Time Inc., ‘Newsweek’ Selectively Ban Tobacco Ads

NEW YORK Newsweek and Time Inc.’s Time, Sports Illustrated and People have agreed to eliminate tobacco ads from copies distributed to grammar, junior high and high schools, according to the New York Attorney General’s office.

“This is a major success in our continuing efforts to reduce the marketing of tobacco products to children,” said Eliot Spitzer, New York Attorney General. “I want to applaud Time and Newsweek for joining this effort and helping to remove tobacco advertisements from the school library editions of these magazines.”

In 2003, the U.S. Attorneys General reached an agreement with several major tobacco companies to eliminate their ads from special “classroom” editions distributed to schools. Tobacco firms arranged for “selective binding” agreements with publishers to ensure their ads would not appear in issues distributed in classrooms.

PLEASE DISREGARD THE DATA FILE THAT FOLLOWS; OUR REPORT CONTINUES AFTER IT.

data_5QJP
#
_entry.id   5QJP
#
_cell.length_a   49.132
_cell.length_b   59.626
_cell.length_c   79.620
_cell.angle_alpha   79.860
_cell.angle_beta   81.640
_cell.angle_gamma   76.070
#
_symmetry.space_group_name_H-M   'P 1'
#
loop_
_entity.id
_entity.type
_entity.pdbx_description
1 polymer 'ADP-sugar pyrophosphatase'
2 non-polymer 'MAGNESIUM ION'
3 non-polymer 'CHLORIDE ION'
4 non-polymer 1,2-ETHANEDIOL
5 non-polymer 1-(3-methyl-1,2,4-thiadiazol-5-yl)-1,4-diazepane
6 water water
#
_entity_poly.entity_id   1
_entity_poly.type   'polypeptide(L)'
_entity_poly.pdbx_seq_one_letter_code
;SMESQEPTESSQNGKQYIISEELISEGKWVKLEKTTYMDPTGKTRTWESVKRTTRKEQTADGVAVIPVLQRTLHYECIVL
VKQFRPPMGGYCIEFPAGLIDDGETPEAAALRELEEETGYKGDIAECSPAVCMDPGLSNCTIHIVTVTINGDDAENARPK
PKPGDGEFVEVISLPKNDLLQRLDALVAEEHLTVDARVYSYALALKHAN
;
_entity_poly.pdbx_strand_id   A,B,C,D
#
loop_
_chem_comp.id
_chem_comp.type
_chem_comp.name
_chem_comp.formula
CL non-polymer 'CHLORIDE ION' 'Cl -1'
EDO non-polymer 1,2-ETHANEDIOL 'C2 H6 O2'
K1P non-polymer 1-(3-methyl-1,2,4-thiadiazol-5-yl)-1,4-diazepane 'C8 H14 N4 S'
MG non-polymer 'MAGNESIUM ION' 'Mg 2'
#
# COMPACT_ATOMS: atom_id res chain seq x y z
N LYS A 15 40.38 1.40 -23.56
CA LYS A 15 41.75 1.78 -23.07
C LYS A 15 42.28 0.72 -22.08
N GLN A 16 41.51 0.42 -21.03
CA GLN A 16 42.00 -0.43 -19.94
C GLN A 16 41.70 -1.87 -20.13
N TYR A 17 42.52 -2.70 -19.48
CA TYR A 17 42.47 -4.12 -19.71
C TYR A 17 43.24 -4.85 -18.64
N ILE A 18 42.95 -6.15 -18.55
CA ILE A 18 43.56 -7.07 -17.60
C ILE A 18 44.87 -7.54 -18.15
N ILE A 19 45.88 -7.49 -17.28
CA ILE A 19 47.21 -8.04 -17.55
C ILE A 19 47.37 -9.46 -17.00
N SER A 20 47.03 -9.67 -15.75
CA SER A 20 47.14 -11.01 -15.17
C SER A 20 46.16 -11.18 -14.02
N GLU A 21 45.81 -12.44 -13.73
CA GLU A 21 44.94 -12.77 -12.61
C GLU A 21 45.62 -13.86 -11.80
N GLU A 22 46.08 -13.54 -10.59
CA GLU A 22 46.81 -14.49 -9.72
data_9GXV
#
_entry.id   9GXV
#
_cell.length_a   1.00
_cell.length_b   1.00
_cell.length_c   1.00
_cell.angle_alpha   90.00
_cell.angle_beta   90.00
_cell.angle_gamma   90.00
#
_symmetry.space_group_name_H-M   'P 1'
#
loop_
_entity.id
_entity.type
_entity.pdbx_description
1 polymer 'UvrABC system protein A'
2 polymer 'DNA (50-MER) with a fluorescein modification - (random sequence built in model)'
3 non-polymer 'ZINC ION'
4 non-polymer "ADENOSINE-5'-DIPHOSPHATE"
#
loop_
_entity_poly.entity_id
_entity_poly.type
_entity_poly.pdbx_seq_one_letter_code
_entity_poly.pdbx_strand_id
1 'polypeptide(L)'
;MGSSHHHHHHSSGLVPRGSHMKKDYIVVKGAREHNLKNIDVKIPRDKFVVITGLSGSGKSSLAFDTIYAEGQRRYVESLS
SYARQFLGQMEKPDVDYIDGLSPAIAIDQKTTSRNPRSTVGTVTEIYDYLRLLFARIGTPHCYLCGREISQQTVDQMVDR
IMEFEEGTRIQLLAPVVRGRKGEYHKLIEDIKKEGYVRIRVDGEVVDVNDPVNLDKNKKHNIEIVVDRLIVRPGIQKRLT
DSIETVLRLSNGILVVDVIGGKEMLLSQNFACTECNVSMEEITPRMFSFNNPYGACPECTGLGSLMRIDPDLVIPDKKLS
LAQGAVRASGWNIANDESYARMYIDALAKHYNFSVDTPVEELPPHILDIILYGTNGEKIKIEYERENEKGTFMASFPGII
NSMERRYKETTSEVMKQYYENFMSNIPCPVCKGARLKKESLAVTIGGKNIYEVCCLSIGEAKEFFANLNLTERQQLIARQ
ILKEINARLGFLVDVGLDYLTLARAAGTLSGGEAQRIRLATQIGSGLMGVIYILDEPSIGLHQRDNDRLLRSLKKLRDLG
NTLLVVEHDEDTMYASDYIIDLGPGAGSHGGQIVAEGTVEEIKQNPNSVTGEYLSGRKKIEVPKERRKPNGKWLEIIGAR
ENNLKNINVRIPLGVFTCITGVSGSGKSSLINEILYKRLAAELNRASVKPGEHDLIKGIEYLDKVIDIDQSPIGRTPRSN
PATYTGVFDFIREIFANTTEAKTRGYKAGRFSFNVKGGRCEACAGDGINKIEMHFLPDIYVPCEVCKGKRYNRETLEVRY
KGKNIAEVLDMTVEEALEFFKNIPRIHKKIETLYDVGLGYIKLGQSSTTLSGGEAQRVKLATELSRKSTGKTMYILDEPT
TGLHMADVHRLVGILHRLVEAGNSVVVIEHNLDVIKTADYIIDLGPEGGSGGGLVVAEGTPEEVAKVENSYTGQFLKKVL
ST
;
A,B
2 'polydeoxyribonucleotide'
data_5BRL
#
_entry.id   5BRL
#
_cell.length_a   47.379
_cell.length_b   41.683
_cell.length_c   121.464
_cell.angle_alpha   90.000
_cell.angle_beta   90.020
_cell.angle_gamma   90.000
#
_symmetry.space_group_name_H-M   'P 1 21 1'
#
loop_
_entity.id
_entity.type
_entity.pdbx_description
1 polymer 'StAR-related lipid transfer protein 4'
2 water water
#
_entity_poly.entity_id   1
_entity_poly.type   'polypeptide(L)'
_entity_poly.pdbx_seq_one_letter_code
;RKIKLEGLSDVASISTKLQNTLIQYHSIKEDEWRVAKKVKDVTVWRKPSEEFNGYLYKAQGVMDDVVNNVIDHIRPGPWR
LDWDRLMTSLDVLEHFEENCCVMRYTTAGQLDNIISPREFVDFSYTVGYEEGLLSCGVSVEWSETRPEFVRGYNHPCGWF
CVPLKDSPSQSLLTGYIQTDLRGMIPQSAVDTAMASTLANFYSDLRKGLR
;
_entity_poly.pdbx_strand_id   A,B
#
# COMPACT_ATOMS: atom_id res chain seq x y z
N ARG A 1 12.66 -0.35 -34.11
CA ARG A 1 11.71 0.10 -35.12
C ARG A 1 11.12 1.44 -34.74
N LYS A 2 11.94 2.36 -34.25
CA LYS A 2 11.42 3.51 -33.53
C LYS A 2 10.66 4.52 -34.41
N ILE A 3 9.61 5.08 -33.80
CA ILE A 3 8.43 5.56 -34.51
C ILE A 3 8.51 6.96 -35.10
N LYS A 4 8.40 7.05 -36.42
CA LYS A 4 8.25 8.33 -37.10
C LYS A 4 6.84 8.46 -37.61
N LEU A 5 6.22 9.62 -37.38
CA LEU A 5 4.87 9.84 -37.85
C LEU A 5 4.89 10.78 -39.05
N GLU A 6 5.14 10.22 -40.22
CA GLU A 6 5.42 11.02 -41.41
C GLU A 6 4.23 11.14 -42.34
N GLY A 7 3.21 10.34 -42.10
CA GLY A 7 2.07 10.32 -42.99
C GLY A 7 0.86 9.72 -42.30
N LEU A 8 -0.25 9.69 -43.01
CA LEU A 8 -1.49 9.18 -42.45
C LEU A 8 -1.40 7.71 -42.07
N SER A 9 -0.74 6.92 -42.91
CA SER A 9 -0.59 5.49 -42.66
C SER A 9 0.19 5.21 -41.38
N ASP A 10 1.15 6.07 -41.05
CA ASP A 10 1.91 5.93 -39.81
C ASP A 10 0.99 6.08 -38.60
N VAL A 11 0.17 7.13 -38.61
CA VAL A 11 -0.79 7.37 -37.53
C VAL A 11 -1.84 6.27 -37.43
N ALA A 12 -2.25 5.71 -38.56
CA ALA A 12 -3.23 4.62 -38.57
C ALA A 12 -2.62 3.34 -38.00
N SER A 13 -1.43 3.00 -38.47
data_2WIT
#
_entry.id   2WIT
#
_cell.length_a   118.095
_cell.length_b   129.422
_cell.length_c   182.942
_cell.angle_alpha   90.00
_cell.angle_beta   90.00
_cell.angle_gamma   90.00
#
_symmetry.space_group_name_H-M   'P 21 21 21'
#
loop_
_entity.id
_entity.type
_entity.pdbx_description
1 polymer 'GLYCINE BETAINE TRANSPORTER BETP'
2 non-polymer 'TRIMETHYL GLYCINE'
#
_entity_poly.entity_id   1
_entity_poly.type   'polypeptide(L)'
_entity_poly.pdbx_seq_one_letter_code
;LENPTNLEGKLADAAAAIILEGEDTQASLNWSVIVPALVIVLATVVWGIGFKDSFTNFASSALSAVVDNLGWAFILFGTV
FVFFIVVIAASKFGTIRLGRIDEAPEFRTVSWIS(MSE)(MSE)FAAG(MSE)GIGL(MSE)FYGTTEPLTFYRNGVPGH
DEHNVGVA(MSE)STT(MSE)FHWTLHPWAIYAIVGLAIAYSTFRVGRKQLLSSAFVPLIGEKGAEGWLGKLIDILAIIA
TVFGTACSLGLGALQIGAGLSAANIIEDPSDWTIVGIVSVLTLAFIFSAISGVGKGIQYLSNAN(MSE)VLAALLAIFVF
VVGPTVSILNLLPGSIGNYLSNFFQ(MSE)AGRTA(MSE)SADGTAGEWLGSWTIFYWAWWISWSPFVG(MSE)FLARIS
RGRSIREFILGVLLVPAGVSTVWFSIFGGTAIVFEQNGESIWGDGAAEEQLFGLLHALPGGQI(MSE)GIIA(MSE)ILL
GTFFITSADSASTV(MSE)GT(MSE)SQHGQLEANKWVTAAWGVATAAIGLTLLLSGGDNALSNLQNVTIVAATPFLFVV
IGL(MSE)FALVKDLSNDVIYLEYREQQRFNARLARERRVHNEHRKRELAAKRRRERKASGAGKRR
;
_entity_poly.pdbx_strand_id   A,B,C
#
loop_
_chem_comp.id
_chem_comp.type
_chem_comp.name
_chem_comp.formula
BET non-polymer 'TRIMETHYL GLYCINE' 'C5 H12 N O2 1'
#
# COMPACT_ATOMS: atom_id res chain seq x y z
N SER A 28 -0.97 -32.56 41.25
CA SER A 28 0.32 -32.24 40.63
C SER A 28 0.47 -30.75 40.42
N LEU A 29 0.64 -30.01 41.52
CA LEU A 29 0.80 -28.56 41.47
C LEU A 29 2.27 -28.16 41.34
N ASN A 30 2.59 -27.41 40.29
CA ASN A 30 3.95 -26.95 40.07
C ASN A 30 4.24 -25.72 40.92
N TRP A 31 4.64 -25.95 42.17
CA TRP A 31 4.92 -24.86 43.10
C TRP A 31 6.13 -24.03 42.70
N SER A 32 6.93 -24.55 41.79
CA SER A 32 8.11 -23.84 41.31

Many school libraries subscribe to the regular editions of the magazines, rather than the classroom versions, however, so children reading the library editions remain exposed to tobacco ads. A New York State Department of Health Survey of 223 New York middle and high schools found that more than 70 percent of school libraries had copies of the four magazines with tobacco advertising.

The new agreement now ensures that tobacco ads will also be eliminated from regular issues distributed to school libraries. Time Inc. and Newsweek will begin offering “selective binding” agreements to all tobacco advertisers beginning this summer.

“Just as we did in 2003, we continue to make our best efforts to address the important issue of not exposing children to tobacco advertising,” said a Newsweek representative.

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